On March 28, 2022, the Biden Administration proposed to tax “profits” or “carried” interests as ordinary income and impose self-employment tax on income and gains from these interests for certain partners in investment partnerships. The proposal is identical to the proposal made by the Administration last year.
Under current law, a “carried” or “profits” interest in a partnership received in exchange for services is generally not taxable when received and the recipient is taxed on their share of partnership income based on the character of the income at the partnership level. Section 1061 requires certain carried interest holders to satisfy a three-year holding period – rather than the normal one-year holding period – to be eligible for the long-term capital gain rate.
Under the Biden Administration’s proposal, a partner’s share of income on an “investment services partnership interest” (an “ISPI”) in an investment partnership would generally be taxable as ordinary income, and gain on the sale of an ISPI would be taxable as ordinary income if the partner’s taxable income (from all sources) exceeds $400,000. The proposal suggests that income or gain attributable to goodwill or other assets unrelated to the provision of services will not be taxed as ordinary income, and the Administration intends to develop mechanisms with Congress to determine how much of the income or gain from an ISPI should be recharacterized.
The Biden Administration would define an ISPI as “a profits interest in an investment partnership that is held by a person who provides services to the partnership”. This definition is broader than section 1061, which applies to interests in partnerships in the business of “raising or returning capital” and investing or developing “specified assets” (generally limited to investment-type assets).
Under the Administration’s proposal, a partnership would be considered an “investment partnership” if substantially all of its assets are investment-type assets (which are similar to the “specified assets” definition of section 1061), but only if more than 50% of the partnership’s contributed capital is from partners to whom the interests constitute property not held in connection with a trade or business.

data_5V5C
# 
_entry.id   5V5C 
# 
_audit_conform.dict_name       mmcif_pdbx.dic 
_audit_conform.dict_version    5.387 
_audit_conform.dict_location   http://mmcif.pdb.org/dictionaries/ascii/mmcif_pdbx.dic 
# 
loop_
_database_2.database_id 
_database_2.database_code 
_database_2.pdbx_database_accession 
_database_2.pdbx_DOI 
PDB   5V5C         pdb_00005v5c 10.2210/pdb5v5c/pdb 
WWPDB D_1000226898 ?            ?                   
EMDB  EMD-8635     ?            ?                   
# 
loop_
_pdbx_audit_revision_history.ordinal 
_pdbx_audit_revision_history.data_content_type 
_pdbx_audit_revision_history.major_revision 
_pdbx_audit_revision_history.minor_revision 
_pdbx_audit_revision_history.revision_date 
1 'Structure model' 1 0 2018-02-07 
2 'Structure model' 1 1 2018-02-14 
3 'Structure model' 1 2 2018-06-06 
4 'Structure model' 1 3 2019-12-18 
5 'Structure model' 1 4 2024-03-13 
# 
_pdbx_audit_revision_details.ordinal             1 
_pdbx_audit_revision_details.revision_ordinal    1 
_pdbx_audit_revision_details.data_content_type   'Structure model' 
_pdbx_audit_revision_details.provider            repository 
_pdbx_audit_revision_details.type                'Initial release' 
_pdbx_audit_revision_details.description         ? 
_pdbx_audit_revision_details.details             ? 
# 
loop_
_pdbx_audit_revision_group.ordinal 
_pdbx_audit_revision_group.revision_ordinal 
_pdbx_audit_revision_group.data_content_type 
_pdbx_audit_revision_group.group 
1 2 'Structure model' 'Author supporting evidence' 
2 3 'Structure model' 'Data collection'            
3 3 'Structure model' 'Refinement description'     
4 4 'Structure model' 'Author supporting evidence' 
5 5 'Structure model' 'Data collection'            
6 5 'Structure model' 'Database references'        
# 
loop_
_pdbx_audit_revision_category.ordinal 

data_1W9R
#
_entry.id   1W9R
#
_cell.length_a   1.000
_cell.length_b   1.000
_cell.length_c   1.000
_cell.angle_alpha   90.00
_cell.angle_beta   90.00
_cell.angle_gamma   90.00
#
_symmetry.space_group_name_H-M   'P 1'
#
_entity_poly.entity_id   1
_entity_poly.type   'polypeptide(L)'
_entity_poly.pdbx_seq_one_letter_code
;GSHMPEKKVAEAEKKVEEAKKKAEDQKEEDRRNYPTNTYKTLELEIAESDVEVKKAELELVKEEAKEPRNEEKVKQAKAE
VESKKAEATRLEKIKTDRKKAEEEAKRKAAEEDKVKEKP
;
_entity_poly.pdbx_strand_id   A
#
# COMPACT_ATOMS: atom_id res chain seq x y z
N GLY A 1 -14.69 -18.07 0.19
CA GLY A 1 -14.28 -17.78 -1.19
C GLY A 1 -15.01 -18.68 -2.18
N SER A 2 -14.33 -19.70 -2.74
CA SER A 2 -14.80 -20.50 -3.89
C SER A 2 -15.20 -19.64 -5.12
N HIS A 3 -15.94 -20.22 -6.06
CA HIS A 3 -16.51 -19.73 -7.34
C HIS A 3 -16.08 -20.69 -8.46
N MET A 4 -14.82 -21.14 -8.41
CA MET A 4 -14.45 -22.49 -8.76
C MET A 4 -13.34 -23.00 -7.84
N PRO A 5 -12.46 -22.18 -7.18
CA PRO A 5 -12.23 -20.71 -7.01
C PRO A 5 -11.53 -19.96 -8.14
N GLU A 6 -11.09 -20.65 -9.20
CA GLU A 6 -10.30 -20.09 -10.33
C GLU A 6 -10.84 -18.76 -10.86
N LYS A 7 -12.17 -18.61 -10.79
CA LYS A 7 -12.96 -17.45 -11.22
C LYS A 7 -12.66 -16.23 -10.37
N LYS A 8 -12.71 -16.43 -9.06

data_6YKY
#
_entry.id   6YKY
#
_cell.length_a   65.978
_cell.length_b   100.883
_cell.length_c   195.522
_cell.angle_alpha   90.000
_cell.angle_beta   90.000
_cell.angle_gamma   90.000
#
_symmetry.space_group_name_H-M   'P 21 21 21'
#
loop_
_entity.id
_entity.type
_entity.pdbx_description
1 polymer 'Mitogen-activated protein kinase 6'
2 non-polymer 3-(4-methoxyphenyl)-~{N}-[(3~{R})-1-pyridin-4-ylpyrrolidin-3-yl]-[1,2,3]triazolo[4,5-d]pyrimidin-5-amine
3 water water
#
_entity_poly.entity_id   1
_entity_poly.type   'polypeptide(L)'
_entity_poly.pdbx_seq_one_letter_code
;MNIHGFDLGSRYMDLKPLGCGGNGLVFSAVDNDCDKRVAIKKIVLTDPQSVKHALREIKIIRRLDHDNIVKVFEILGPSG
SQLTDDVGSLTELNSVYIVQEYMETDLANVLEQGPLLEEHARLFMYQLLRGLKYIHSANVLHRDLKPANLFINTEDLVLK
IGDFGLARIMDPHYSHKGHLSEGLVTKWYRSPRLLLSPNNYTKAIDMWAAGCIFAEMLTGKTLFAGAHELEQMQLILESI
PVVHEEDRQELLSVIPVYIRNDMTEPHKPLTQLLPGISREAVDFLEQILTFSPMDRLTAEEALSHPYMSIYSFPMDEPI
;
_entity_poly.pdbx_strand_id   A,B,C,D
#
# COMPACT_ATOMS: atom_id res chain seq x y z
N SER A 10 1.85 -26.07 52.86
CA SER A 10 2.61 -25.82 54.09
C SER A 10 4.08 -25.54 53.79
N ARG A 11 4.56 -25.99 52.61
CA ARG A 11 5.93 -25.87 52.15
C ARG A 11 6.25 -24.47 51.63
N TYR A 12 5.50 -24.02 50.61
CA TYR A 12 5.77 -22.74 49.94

The purpose and meaning of the exception provided by this 50% test is unclear. Assume that insurance companies contribute cash from their reserves to an investment partnership in exchange for partnership interests, and the general partner of that partnership receives a carried interest in exchange for managing the assets of the partnership. The partnership interests received by the insurance companies would appear to be reserves held in connection with their trade or business of providing insurance. It appears that the general partner would not be subject to the Administration’s proposal or, as discussed below, section 1061, and therefore could receive allocations of long-term capital gain based upon a one-year holding period.
Under the Administration’s proposal, if a partner who holds an ISPI also contributes “invested capital” (generally money or other property, but not contributed capital attributable to the proceeds of any loan or advance made or guaranteed by any partner or the partnership or a related person) and holds a “qualified capital interest” in the partnership, income attributable to the invested capital, including the portion of gain recognized on the sale of an ISPI attributable to the invested capital, would not be subject to recharacterization.